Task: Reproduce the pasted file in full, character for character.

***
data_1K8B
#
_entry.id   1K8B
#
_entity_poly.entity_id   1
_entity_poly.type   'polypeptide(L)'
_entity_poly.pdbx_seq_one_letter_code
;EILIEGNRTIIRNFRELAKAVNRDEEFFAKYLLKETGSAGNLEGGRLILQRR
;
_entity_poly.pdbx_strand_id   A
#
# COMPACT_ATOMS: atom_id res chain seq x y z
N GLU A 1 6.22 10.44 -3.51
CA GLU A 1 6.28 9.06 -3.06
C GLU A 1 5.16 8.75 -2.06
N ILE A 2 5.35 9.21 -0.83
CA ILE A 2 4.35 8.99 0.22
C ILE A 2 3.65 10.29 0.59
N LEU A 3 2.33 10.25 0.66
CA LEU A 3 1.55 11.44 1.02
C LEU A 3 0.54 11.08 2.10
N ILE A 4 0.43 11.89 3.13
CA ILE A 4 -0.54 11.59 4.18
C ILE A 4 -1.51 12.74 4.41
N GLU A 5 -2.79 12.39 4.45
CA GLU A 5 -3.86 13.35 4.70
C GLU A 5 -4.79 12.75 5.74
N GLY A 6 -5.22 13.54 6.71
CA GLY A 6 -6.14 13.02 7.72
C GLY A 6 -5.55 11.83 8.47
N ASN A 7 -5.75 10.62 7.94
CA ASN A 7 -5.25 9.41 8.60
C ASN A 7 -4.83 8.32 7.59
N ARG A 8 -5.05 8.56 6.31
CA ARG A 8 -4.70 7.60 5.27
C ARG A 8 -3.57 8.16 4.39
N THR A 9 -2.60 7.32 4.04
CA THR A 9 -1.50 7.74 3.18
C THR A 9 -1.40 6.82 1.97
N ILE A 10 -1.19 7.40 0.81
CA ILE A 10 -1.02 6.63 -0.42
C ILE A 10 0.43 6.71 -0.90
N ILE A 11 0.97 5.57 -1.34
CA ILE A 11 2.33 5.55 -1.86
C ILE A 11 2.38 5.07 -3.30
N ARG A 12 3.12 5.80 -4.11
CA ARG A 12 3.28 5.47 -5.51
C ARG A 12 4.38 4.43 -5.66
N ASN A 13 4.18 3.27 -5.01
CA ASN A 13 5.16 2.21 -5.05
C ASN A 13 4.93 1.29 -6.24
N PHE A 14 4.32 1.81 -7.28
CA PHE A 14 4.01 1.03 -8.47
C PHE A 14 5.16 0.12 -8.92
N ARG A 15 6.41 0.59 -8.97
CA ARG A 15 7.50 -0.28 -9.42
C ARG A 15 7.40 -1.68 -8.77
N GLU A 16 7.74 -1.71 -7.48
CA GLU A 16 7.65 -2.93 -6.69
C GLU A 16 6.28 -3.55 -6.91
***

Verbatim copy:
data_1K8B
#
_entry.id   1K8B
#
_entity_poly.entity_id   1
_entity_poly.type   'polypeptide(L)'
_entity_poly.pdbx_seq_one_letter_code
;EILIEGNRTIIRNFRELAKAVNRDEEFFAKYLLKETGSAGNLEGGRLILQRR
;
_entity_poly.pdbx_strand_id   A
#
# COMPACT_ATOMS: atom_id res chain seq x y z
N GLU A 1 6.22 10.44 -3.51
CA GLU A 1 6.28 9.06 -3.06
C GLU A 1 5.16 8.75 -2.06
N ILE A 2 5.35 9.21 -0.83
CA ILE A 2 4.35 8.99 0.22
C ILE A 2 3.65 10.29 0.59
N LEU A 3 2.33 10.25 0.66
CA LEU A 3 1.55 11.44 1.02
C LEU A 3 0.54 11.08 2.10
N ILE A 4 0.43 11.89 3.13
CA ILE A 4 -0.54 11.59 4.18
C ILE A 4 -1.51 12.74 4.41
N GLU A 5 -2.79 12.39 4.45
CA GLU A 5 -3.86 13.35 4.70
C GLU A 5 -4.79 12.75 5.74
N GLY A 6 -5.22 13.54 6.71
CA GLY A 6 -6.14 13.02 7.72
C GLY A 6 -5.55 11.83 8.47
N ASN A 7 -5.75 10.62 7.94
CA ASN A 7 -5.25 9.41 8.60
C ASN A 7 -4.83 8.32 7.59
N ARG A 8 -5.05 8.56 6.31
CA ARG A 8 -4.70 7.60 5.27
C ARG A 8 -3.57 8.16 4.39
N THR A 9 -2.60 7.32 4.04
CA THR A 9 -1.50 7.74 3.18
C THR A 9 -1.40 6.82 1.97
N ILE A 10 -1.19 7.40 0.81
CA ILE A 10 -1.02 6.63 -0.42
C ILE A 10 0.43 6.71 -0.90
N ILE A 11 0.97 5.57 -1.34
CA ILE A 11 2.33 5.55 -1.86
C ILE A 11 2.38 5.07 -3.30
N ARG A 12 3.12 5.80 -4.11
CA ARG A 12 3.28 5.47 -5.51
C ARG A 12 4.38 4.43 -5.66
N ASN A 13 4.18 3.27 -5.01
CA ASN A 13 5.16 2.21 -5.05
C ASN A 13 4.93 1.29 -6.24
N PHE A 14 4.32 1.81 -7.28
CA PHE A 14 4.01 1.03 -8.47
C PHE A 14 5.16 0.12 -8.92
N ARG A 15 6.41 0.59 -8.97
CA ARG A 15 7.50 -0.28 -9.42
C ARG A 15 7.40 -1.68 -8.77
N GLU A 16 7.74 -1.71 -7.48
CA GLU A 16 7.65 -2.93 -6.69
C GLU A 16 6.28 -3.55 -6.91